Another flurry of pretty touchdown passes by Dwayne Haskins overshadowed No. 3 Ohio State's defensive lapses.
The state of the defense is causing anxiety for Buckeyes coach Urban Meyer, who said Ohio State needs to get the problems cleaned up if they hope to sustain a march to the College Football Playoff.
The mistakes were glaring in the 49-26 win over Big Ten also-ran Indiana, which managed to move the ball consistently in the first half to keep the score close. Peyton Ramsey threw for a career-high 322 yards and three touchdowns, victimizing Ohio State defensive backs in man-to-man coverage and drawing four pass interference flags.
"Defensively not what we expected in the first half," Meyer said. "Guys are making plays on us. A combination of poor pass rush and (defensive backs) not locking in on your guys. We've been fine against the run, but the pass has been killing us and that's going to bite us, something we've got to get fixed."
Ohio State's defense was better in the second half, likely helped by the return of safety Isaiah Pryor, who was forced to sit the first half because of a targeting penalty the previous week against Penn State.
Maybe the Buckeyes (6-0, 3-0 Big Ten) were a little fatigued after the emotional one-point win at Happy Valley, but in the first 30 minutes the defense gave up chunks of yardage.
A 45-yard rush by Stevie Scott helped set up an Indiana field goal to open the scoring. Ramsey had three completions of 30 yards or more, including a 32-yard touchdown pass to tight end Peyton Hendershot for the Hoosiers' first touchdown. Another 30-yard completion set up a 19-yard touchdown pass to J-Shun Harris that gave the Hoosiers a 17-14 lead in the second quarter.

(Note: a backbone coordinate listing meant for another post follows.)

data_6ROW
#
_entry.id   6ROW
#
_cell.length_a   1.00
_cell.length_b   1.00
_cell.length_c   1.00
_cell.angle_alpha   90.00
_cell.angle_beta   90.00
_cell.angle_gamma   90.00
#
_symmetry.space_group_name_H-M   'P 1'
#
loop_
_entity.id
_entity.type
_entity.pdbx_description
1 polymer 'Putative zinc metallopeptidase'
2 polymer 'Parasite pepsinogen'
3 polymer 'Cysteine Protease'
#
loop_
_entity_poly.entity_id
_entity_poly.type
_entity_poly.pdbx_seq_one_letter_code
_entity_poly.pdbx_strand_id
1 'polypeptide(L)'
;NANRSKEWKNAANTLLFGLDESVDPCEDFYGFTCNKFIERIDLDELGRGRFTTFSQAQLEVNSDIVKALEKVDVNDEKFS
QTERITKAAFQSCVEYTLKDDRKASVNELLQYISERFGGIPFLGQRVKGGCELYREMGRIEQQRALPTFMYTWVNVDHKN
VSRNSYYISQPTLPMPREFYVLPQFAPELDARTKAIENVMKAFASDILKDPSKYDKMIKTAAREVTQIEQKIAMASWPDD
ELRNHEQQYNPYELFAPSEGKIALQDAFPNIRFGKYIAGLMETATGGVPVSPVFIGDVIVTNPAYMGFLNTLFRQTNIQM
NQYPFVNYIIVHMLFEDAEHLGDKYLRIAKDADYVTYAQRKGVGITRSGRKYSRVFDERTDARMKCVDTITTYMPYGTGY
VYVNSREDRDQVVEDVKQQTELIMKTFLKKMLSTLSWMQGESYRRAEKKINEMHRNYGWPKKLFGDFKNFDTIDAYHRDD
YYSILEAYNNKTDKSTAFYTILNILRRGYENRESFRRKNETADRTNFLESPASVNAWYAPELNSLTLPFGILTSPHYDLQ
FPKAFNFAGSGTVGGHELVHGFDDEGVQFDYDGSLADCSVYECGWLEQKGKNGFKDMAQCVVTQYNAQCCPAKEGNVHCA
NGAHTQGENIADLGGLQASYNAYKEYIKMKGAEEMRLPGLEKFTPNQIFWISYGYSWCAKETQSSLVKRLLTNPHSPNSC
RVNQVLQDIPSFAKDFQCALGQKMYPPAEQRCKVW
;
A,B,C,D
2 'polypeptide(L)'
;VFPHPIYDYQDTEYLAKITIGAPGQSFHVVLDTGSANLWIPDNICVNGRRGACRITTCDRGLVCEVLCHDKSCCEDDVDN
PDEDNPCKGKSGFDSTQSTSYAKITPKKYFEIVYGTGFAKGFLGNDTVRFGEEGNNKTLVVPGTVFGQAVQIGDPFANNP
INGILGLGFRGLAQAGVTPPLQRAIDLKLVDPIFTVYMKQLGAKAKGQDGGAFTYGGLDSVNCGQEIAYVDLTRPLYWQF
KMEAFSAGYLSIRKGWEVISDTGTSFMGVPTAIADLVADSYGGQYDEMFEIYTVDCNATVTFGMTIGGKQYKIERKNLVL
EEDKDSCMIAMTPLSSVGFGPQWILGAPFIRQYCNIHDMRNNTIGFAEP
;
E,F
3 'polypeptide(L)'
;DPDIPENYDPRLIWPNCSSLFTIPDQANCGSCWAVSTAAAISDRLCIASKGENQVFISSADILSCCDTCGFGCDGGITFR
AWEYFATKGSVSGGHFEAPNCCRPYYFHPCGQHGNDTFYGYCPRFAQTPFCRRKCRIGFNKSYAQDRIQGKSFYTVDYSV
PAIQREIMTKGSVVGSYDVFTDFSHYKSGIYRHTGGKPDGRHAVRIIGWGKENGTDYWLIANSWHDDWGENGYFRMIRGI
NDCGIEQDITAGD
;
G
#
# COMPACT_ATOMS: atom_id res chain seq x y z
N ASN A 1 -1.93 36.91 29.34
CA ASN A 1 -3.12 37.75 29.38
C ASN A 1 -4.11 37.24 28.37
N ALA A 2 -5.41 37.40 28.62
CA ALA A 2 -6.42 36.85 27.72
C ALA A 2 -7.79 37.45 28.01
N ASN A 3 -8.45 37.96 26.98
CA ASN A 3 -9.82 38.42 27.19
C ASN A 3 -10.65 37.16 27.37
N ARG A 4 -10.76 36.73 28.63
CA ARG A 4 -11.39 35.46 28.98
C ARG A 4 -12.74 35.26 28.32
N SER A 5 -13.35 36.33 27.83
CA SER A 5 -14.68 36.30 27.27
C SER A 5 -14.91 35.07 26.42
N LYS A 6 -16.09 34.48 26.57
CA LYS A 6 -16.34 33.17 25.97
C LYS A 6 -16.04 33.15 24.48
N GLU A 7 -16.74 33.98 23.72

Ohio State burned three timeouts in the first quarter while trying to come up with a solution. Indiana piled up 406 yards of offense, with 317 coming in the first half.
If linebacker Tuf Borland was overly concerned he wasn't showing it.
"Throughout the season sometimes if the defense doesn't have it, the offense picks us up and vice versa," he said. "That speaks the brotherhood of this team."
But the lapses have been mostly on Borland's side of the ball. Ohio State has given up 20 plays of at least 30 yards, only seven FBS teams have allowed more.
Those included the longest rush ever surrendered by an Ohio State team — a 93-yard touchdown ramble by TCU's Darius Anderson — and the longest passing touchdown, a 93-yarder from Penn State's Trace McSorley to KJ Hamler,
Fortunately for Meyer, he's got a legit Heisman Trophy candidate running his offense. Haskins threw for a career-best 455 yards and six touchdowns. His two scoring tosses in the fourth quarter put the game out of reach.
Also working in Ohio State's favor this month is the soft schedule. The Buckeyes play Minnesota, Purdue and Nebraska before facing Michigan State Nov. 10.
"At the end of the day you have to play great defense to get where you gotta get," Meyer said. "And I'm confident that we will — because at times we've played great defense and we have to get everybody healthy and get back to that."